Denim Day: Jeans with Purpose

I ran across an article today that talked about “Denim Day.”  Having never heard of it I decided to do some research.  Turns out Denim Day is a way to show support for victims of rape and sexual assault, bring awareness to the issue, and stop victim blaming.

The inspiration for this day of awareness comes from a crime that happened in Italy in the 1990s.  A teenage girl is starting her very first driving lesson.  She is picked up by her older, male instructor.  He takes her out to an isolated area and rapes her.  He then makes her drive home and swear not to tell anyone.  Later that night she tells her parents.  They help her to press charges and the instructor is convicted of rape and sentenced to jail.

He appeals and it makes it all the way to the Italian Supreme Court.  There the case is overturned and dismissed.  The judge’s reasoning is that, “because the victim wore very, very tight jeans, she had to help him remove them, and by removing the jeans it was no longer rape but consensual sex.”

Women in the Italian parliament were outraged and almost immediately, within hours, protested by wearing jeans to work.  From there the movement spread.

This is an amazing example of how people can be motivated to band together after an incredible injustice.  People recognized how wrong it was to blame the victim.  Unfortunately there are people who would have agreed with the statement made by the Chief Justice.  Those people are still around today.  They are the ones who say the survivor was raped because she had a plunging neckline, or her clothes were too tight, or she looked “loose,” or wiggled her hips too much when she walked, or because she was alone on a dark street, or she didn’t struggle enough, or scream loud enough, or didn’t tell anyone right away, or any other number of reasons.  The victim blaming has to stop and I love the idea of wearing jeans to do it.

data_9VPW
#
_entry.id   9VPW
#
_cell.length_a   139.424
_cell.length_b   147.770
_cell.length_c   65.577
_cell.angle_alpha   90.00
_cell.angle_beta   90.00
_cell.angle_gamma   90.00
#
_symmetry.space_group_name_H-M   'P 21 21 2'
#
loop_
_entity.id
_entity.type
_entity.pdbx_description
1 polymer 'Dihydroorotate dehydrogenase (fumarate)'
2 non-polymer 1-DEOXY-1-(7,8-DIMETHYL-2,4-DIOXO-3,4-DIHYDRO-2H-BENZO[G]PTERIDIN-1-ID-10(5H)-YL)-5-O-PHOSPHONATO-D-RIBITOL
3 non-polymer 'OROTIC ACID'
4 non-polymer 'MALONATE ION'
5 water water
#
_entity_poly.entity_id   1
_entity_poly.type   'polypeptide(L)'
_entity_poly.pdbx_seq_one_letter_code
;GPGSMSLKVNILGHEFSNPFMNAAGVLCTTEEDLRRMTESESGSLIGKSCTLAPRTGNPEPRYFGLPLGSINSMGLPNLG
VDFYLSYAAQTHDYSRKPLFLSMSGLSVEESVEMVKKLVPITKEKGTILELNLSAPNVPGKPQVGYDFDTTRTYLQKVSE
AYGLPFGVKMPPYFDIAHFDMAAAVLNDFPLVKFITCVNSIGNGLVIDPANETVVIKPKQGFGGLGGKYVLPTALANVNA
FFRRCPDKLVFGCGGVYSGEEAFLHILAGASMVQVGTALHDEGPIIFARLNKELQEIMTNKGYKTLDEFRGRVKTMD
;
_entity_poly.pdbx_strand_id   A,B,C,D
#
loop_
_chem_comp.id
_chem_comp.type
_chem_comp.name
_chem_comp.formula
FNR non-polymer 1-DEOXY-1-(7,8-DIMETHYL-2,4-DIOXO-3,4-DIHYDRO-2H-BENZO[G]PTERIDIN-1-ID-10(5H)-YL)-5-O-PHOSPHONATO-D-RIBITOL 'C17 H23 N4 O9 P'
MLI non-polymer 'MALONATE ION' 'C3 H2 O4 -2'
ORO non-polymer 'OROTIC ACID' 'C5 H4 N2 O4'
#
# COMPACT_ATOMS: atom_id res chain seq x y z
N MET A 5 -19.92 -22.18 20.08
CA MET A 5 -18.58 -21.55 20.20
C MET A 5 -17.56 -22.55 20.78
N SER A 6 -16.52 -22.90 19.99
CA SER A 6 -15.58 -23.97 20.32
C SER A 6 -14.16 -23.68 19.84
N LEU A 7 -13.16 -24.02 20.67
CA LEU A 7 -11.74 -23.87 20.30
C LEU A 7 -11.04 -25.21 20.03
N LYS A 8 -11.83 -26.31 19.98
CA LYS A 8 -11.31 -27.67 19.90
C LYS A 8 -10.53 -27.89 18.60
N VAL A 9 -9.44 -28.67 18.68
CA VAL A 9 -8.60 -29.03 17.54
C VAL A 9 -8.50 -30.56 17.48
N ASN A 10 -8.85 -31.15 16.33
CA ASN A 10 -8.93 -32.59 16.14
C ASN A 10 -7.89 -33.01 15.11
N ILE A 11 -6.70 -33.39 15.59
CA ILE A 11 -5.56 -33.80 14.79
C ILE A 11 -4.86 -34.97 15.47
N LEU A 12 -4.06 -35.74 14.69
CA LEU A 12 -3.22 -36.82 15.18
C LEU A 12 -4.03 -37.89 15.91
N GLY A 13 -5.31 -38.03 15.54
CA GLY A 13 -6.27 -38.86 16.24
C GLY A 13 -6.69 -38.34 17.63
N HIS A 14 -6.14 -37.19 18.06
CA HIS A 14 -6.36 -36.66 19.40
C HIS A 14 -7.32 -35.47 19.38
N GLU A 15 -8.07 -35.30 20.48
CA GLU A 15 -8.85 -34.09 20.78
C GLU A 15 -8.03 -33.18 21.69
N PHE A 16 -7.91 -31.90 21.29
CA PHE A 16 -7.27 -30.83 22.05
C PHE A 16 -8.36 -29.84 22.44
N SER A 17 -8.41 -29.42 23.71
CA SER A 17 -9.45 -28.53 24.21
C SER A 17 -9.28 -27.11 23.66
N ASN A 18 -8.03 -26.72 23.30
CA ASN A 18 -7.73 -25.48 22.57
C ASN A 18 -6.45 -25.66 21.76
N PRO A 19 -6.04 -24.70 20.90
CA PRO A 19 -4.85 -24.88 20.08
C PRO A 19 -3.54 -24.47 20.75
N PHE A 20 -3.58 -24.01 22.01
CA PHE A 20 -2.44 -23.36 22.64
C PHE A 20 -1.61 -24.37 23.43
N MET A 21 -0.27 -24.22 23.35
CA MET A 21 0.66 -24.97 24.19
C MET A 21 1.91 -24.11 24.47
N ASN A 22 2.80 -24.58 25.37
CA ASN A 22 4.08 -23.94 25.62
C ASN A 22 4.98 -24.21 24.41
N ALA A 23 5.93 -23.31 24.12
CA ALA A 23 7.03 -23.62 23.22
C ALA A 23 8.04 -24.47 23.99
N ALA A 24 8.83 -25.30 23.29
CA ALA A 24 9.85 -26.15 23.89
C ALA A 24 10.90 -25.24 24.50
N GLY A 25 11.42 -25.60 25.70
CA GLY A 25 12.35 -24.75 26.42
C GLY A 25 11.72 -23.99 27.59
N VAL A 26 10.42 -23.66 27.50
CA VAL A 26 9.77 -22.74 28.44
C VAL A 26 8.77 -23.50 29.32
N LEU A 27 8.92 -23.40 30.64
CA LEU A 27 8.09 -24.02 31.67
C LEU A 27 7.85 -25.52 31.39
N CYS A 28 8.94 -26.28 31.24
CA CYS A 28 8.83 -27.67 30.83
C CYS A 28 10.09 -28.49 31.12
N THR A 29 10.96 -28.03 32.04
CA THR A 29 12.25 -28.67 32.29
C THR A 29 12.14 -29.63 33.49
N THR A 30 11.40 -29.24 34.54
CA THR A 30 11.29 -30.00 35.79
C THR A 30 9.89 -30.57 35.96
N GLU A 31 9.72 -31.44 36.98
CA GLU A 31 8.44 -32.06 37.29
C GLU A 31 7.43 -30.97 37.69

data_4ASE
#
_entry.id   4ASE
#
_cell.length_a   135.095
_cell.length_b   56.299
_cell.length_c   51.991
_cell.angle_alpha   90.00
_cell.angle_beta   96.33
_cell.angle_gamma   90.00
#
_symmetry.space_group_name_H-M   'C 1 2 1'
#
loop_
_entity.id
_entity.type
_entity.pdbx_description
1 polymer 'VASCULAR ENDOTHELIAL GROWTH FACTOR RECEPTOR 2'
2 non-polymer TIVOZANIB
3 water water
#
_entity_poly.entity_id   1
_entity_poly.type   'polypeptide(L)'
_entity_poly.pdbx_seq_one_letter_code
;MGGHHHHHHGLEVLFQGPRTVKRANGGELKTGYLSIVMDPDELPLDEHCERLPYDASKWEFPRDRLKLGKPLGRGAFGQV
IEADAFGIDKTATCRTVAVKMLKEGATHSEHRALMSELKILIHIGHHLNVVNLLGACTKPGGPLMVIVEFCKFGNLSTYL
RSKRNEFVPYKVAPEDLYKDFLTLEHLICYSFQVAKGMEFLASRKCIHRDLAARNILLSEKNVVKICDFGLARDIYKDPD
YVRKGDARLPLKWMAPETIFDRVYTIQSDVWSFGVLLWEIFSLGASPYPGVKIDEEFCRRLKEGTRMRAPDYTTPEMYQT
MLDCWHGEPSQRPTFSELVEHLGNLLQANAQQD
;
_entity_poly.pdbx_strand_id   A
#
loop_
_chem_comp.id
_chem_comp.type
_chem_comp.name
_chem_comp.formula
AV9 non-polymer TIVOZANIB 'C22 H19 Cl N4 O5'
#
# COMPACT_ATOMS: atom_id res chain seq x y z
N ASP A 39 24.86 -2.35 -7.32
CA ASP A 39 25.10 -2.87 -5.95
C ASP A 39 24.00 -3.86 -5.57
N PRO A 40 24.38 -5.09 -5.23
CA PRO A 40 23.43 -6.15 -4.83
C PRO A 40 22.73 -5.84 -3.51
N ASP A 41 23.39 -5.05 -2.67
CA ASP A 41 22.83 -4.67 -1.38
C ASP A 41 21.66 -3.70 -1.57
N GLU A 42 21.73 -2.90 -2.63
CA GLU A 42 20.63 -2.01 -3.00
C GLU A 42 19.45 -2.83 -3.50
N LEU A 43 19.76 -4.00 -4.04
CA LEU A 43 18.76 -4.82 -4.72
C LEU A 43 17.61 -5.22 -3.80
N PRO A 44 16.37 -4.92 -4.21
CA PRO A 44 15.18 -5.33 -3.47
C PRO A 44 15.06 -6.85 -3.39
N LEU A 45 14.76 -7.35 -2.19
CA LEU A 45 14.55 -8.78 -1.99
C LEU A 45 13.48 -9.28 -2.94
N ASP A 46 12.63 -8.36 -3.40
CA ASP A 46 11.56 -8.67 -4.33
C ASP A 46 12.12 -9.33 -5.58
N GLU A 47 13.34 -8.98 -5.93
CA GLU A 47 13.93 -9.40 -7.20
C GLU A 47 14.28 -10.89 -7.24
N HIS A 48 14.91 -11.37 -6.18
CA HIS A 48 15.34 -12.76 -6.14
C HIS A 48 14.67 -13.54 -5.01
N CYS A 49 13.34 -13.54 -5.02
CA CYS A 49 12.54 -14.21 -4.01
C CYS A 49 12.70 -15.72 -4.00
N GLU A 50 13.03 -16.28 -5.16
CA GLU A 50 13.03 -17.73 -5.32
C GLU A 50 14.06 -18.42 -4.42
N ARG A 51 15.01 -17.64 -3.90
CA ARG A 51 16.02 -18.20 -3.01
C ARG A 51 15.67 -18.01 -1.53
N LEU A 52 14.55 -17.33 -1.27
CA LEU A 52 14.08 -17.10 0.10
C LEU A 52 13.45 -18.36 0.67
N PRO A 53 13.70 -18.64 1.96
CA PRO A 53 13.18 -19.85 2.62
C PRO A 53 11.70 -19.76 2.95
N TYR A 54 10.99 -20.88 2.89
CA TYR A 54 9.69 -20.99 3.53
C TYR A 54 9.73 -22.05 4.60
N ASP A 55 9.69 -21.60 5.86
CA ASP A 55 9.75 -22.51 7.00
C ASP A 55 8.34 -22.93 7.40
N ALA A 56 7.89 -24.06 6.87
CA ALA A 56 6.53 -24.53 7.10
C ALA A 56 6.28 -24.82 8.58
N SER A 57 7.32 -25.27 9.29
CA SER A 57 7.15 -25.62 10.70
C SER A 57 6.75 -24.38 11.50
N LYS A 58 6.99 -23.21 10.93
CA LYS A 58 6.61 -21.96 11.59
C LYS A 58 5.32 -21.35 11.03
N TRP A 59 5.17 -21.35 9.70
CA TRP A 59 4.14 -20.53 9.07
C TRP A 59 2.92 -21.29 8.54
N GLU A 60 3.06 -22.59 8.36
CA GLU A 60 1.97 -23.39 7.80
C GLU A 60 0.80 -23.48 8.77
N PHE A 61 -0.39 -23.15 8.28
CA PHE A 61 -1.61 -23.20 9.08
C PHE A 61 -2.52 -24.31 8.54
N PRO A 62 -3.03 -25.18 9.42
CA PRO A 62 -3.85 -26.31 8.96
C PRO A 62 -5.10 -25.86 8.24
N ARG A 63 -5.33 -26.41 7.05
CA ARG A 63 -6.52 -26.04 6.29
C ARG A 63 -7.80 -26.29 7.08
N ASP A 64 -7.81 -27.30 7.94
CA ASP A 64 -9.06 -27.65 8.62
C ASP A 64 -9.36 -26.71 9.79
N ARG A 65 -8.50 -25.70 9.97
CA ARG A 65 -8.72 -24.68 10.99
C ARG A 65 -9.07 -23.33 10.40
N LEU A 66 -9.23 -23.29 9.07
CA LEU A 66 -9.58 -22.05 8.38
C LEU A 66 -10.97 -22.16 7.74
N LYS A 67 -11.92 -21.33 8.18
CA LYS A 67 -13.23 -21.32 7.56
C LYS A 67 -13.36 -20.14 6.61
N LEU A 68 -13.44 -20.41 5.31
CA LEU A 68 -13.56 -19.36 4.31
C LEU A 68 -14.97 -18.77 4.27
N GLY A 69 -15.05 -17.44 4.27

Turns out the next Denim Day is April 25th, this upcoming Wednesday.  I for one plan on participating (though I almost always wear jeans, so I’ll have to be creative).  I would love to hear from you about what you think of this awareness tactic, and if you participate what the experience is like for you.

The following website is done by Peace Over Violence and contains a lot more information.  I encourage you to check it out.


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